You are using an outdated browser that does not fully support the intranda viewer.
As a result, some pages may not be displayed correctly.

We recommend you use one of the following browsers:

Full text

The 3rd ISPRS Workshop on Dynamic and Multi-Dimensional GIS & the 10th Annual Conference of CPGIS on Geoinformatics
Chen, Jun

ISPRS, Vol.34, Part 2W2, “Dynamic and Multi-Dimensional GIS”, Bangkok, May 23-25, 2001
o systems
>f GIS into
outline the
d to model
i as marine
also been
ito a system
jistinguish it
capacity is
GIS” in this
topic. This
5 context of
2). The
3IS is briefly
;h agenda of
e concluding
dynamic” and
ave a clear
oefore further
1. Literately, it
o force which
produces power, or movement. In GIS, it is normally used to
“imply some kind of change, movement and analysis of force“
(Chrisman, 1999).
There seem to be three types of meaning by "dynamic". One
implies that the nature of the object is dynamic, e.g.. coastal
line. In this case, the “dynamic” is associated with “fuzzy".
The other means the spatial process is dynamic, e.g. soil
erosion process. In this case, the "dynamic" is associated with
"temporal". The third is related to the dynamic spatial data
structure of GIS, such as the Voronoi diagram-based spatial
data modelling, mobile spatial data modelling.
Spatial objects in the real world can, according the speed of
change, be categorized into the following three classes (see
Zhang and Hunter, 2000):
• those that are static;
• those that change slowly (and imperceptibly); and
• those that are dynamic.
Zhang and Hunter (2000) reasoned: "Objects in the first
category do not change measurably over the lifespan of the
feature being observed, for example, geological structures and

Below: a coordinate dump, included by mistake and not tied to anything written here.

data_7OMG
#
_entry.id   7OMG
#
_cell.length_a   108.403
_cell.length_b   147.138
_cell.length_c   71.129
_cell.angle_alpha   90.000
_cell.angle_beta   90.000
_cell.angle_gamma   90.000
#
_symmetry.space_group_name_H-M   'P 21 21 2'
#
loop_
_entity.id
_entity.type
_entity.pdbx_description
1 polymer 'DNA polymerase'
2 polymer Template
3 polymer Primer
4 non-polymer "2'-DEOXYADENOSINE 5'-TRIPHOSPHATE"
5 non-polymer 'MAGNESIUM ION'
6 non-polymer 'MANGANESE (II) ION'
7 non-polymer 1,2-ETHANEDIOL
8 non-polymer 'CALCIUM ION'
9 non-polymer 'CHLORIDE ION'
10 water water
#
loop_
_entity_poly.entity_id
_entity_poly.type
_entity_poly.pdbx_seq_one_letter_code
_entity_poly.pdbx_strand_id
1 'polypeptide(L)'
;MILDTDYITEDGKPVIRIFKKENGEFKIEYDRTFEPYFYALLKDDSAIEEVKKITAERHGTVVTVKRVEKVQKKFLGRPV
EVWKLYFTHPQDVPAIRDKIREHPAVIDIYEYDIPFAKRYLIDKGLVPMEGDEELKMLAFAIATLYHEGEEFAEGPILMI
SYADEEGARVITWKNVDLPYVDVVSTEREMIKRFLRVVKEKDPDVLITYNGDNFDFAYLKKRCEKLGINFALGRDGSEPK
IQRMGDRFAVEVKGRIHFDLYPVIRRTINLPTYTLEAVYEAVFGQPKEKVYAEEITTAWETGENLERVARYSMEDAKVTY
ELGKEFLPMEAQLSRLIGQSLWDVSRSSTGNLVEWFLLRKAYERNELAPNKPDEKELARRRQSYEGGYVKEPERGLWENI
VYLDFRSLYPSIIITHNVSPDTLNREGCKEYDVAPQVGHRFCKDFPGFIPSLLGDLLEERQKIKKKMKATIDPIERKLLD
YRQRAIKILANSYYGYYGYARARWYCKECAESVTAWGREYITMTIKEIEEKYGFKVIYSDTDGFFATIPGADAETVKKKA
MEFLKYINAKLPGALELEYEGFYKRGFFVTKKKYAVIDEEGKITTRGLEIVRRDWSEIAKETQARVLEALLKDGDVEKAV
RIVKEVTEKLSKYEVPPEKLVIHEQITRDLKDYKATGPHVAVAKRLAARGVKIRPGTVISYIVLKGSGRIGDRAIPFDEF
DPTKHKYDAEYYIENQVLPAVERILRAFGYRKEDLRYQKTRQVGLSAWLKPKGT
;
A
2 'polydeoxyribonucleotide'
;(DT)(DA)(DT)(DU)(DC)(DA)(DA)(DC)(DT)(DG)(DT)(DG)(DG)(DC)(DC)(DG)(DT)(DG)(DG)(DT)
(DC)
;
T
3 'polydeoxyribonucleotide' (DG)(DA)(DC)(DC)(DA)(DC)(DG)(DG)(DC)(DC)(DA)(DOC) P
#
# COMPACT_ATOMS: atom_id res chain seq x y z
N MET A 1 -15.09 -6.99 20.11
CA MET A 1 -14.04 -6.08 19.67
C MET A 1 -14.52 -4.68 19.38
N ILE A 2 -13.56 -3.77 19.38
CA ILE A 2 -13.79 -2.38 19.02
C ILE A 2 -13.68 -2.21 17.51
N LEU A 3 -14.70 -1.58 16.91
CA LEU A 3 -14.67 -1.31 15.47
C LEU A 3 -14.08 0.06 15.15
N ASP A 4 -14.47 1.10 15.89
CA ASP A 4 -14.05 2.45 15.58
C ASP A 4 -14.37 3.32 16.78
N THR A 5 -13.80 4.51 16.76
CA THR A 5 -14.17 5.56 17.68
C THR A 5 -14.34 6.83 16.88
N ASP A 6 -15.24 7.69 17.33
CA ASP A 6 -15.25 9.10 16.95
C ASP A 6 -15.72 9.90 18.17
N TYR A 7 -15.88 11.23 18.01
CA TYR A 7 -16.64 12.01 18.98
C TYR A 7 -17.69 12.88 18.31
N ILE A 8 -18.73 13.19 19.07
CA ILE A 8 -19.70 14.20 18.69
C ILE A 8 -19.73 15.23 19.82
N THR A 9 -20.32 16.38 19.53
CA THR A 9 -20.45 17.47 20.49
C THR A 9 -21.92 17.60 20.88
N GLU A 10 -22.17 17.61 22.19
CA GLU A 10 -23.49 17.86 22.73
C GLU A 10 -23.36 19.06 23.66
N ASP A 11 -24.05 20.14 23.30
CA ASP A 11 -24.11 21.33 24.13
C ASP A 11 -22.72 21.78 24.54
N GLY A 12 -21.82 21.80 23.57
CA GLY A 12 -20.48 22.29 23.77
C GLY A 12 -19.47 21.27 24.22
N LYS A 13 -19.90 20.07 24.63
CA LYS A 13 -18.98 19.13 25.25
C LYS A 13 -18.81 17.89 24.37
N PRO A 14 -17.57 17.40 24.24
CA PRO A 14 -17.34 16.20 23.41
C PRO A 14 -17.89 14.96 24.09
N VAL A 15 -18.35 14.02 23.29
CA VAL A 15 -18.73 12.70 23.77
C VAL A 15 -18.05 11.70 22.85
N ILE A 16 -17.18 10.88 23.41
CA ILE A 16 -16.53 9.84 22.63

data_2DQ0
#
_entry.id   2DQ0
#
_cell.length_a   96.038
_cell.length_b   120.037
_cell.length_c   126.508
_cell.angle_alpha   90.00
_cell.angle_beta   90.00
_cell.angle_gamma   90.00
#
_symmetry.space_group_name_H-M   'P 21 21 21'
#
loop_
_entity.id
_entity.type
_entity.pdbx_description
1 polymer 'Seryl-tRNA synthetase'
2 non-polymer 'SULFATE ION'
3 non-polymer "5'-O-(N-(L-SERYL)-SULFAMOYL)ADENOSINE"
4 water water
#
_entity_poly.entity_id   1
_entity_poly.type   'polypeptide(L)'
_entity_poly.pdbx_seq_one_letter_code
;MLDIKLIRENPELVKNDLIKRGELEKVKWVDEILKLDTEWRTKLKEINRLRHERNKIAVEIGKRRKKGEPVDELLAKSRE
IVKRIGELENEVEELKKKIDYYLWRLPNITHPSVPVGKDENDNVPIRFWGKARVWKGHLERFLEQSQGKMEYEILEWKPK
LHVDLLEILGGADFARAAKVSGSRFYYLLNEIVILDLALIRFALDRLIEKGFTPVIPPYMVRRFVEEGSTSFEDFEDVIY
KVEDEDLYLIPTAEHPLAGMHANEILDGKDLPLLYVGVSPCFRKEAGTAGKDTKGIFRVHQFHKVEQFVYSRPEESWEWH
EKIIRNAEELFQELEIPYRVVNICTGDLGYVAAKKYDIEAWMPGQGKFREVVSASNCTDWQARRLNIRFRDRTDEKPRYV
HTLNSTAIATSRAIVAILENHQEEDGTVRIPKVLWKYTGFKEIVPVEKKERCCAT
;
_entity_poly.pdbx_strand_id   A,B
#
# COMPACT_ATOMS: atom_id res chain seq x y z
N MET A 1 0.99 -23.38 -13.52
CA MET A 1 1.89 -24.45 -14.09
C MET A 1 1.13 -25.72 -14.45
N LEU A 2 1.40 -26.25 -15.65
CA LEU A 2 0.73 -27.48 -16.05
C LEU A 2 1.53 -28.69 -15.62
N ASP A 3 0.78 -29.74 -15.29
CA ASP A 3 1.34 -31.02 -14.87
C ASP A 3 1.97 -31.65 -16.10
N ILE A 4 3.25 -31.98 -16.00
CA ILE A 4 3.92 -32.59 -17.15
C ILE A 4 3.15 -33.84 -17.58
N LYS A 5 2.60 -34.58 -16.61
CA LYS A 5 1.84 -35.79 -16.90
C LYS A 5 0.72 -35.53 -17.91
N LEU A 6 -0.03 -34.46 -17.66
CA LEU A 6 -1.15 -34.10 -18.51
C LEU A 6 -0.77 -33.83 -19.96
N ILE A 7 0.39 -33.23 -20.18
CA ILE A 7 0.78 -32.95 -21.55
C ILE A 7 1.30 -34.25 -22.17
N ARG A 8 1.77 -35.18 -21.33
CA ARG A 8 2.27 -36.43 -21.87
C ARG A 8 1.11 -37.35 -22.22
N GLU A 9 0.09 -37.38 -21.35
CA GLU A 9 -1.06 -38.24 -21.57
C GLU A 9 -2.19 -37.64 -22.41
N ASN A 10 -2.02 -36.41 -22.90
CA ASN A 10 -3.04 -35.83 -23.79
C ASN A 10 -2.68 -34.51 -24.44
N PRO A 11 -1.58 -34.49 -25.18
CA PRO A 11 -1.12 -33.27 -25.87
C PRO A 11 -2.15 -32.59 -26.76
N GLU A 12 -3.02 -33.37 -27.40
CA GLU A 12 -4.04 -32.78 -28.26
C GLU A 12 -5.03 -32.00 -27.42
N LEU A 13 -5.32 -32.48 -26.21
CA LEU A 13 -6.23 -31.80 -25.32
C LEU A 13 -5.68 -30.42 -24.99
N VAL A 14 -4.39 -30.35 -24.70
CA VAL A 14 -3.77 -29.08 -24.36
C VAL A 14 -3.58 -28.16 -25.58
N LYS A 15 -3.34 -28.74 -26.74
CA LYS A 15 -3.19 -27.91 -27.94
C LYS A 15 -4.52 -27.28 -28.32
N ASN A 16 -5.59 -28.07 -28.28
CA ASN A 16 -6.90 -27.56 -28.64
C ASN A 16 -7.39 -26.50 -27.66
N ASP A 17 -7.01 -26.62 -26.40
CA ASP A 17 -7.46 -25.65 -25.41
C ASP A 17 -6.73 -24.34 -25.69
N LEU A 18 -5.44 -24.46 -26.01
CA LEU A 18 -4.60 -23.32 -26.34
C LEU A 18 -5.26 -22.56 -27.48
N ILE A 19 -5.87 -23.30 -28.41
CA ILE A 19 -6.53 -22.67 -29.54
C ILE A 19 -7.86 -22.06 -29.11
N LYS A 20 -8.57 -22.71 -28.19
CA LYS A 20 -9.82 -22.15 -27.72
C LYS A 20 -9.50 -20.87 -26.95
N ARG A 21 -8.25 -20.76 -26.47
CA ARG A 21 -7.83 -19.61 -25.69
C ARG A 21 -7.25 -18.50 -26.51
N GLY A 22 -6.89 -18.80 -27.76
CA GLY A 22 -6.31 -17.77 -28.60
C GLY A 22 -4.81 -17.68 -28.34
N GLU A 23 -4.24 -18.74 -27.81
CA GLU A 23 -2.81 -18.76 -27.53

major landforms. In the second category, objects vary slowly,
for instance, vegetation cover and sea-level changes. While
they cannot be considered static, movement is not normally an
essential element of these phenomena. The objects in the
third category represent dynamic situations and the way in
which they vary can be further subdivided into three sub
• positional change;
• size change; and
• shape change.
For change in position, the vital elements are time, velocity
and acceleration. For change in size, it is not motion but rather
growth and shrinkage that become important, while for change
in shape it is deformation rather than motion that is of key
Another key term is the “multi-dimensional“. The first question
arising is "what's is a dimension?" In Euclidean geometry, one
is familiar with the 3-dimensional coordinate system, X, Y and
H. This system is also a mathematical basis of current GIS. In
fact, it is a commonplace that traditional GIS are dealing with
2-D geometry and associated attributes. There are also some
2.5-D solutions such as perspectives, fire frame
representation, etc. However, the volumetric 3 dimensional
GIS is still under development. In this sense volumetric 3-D
GIS is a “multi-dimensional“ GIS already.
There are also arguments on “dimension" in spatial information
science. Davis and Williams (1989) suggested to consider
attributes as the 4 th dimension and to consider time as a fifth
dimension. Li (1994) consider scale and time as another two
dimensions. Instead of 5 dimensions, he suggests a new 3-D
coordinate system with space (Z), time (T) and scale (S) as the
three axes. In GIS, spatial analysis is then performed along
these three axes (X, T and S) or on the three planes (ZT, ZS,
TS). De Cola (1997) suggests that “all data may be
considered as existing in a space of four conceptual
dimensions, each with its unique characteristics:
• space -- continuous and unbounded;
• time - continuous and bounded in one direction
(the future);
• feature - discontinuous and unbounded;
• scale - continuous and bounded in one direction
(the finest available resolution).“
One may also find that theme has also been considered as a
basic dimension in some literature. In fact, the terms
“attribute", "feature" and “theme" have similar meaning in this
sense, the word "theme" is used in this paper. To raise scale
to a level as a basic dimension is a recent event although
scale has been considered as an important issue in many
sciences (Li, 1997, 1999). It was highly advocated by Li
(1994, 1996, 1997 and 1999). Li's arguments have been
indirectly supported by many researchers (e.g. De Cola, 1997).
Indeed, Quattrochi and Goodchild (1997) in the Epilogue of
their book also re-irritated a similar view: “Scale is a
fundamental and inescapable dimension of geographic data”.
Indeed, Lee and Molenaar (2000) have made a general
statement on the context of dynamic and multi-dimensional:
“By dynamic, we imply the ability of the system
to capture the ever-changing world, and by
multi-dimensional, we mean the liberation of
spatial data from the confines of the two-
dimensional space of traditional map. When